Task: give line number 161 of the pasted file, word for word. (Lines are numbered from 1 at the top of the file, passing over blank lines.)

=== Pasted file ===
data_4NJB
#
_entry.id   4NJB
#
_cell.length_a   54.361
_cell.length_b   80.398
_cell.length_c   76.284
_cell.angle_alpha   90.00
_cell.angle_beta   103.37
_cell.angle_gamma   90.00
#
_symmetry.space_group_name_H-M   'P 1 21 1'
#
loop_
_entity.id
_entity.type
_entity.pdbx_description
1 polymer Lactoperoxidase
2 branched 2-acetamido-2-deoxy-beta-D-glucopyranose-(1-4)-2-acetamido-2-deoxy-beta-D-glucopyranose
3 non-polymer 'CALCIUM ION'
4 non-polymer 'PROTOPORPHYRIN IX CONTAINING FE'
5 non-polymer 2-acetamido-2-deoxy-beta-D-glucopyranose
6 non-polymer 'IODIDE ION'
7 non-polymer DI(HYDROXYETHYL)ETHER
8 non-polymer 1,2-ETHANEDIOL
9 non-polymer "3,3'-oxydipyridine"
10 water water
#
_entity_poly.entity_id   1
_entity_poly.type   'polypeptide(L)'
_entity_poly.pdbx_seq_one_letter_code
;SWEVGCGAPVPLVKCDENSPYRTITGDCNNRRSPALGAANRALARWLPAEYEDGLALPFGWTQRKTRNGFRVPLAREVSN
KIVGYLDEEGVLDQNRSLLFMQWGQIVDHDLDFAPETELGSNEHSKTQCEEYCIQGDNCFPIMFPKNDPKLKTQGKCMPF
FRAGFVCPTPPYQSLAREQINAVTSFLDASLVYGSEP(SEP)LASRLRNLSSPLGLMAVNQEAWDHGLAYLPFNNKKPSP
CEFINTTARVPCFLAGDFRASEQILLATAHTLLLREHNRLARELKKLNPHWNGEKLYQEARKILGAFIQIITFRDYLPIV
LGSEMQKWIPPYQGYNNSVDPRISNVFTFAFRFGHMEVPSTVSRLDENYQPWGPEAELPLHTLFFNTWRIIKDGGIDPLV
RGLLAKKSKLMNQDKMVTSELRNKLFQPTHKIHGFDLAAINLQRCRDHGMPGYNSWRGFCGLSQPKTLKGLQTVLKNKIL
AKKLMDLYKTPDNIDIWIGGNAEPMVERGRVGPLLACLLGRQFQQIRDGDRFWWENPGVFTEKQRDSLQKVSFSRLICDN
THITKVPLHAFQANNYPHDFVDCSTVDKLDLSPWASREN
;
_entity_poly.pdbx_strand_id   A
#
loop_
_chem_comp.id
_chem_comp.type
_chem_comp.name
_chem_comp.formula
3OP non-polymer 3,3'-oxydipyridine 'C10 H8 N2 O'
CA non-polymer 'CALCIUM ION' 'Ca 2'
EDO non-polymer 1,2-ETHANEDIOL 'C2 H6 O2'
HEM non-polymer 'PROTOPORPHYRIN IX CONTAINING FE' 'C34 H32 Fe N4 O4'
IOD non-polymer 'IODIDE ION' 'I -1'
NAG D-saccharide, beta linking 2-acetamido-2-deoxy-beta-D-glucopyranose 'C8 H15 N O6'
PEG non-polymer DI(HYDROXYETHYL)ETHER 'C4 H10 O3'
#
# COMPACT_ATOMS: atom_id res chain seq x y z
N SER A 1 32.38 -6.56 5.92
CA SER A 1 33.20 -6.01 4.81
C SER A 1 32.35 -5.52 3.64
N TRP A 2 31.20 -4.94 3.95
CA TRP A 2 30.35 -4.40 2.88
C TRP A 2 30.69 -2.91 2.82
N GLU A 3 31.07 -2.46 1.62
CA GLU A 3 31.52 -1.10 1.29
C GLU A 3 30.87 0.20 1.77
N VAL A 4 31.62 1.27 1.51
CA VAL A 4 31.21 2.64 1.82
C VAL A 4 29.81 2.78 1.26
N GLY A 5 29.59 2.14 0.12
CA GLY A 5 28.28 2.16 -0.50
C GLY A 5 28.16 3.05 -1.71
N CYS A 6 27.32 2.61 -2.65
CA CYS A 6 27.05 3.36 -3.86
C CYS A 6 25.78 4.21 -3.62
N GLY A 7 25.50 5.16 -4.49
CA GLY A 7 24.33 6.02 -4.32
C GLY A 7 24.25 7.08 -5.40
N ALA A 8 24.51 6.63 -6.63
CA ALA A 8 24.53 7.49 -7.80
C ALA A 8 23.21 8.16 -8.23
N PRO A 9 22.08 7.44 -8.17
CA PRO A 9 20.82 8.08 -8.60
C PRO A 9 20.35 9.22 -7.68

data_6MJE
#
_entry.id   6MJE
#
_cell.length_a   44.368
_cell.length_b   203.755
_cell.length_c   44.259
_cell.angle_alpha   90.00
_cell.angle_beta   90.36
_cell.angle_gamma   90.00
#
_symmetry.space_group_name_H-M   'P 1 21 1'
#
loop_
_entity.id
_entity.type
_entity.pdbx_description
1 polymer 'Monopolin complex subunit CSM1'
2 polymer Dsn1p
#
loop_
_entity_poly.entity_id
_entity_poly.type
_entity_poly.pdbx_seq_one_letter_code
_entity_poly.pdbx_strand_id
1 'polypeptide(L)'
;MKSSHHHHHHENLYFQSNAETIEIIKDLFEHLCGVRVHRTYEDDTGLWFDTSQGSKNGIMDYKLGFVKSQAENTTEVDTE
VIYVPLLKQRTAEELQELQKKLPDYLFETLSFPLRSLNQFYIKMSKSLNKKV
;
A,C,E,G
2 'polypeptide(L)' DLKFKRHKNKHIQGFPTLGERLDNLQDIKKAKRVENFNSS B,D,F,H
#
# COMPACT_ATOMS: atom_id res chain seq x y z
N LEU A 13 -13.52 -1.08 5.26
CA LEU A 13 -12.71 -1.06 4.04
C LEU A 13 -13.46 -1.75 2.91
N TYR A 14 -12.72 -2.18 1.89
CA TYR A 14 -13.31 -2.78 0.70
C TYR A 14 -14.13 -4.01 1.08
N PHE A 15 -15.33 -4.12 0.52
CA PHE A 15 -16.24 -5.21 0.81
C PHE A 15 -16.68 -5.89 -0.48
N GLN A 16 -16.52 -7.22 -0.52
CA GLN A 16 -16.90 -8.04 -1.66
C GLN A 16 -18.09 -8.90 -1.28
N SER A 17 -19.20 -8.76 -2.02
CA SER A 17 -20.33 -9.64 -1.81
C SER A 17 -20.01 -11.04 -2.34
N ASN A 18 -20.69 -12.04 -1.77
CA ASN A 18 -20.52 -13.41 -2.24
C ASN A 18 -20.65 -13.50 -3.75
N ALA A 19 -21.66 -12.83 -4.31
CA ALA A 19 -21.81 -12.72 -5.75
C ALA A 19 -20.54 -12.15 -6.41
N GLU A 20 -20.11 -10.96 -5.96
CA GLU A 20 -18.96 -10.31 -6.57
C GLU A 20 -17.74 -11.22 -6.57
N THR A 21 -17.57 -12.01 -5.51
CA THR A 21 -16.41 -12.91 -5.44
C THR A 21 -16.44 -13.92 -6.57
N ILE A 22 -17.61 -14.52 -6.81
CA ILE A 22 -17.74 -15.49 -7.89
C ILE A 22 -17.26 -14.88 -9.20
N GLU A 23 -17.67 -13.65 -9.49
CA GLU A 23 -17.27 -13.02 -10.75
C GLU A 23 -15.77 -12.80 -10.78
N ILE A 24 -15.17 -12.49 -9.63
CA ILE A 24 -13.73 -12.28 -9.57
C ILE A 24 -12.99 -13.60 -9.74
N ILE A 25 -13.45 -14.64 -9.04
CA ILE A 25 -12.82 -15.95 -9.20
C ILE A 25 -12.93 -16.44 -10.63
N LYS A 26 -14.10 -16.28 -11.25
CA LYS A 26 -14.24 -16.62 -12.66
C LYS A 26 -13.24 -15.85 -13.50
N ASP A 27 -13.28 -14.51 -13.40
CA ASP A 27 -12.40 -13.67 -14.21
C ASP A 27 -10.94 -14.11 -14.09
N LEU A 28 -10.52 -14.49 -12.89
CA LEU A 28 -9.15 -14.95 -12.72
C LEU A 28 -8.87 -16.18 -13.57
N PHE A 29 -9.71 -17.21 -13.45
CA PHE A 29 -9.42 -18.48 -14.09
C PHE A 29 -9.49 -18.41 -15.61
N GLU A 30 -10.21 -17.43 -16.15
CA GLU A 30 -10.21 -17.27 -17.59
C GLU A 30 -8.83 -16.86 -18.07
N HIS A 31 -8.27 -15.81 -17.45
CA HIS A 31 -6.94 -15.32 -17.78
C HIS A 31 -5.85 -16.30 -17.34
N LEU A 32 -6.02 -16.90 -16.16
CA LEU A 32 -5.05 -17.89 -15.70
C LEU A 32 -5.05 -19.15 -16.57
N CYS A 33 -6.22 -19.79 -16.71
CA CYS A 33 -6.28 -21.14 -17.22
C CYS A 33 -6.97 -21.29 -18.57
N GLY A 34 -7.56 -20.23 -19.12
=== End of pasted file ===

C ASP A 27 -10.94 -14.11 -14.09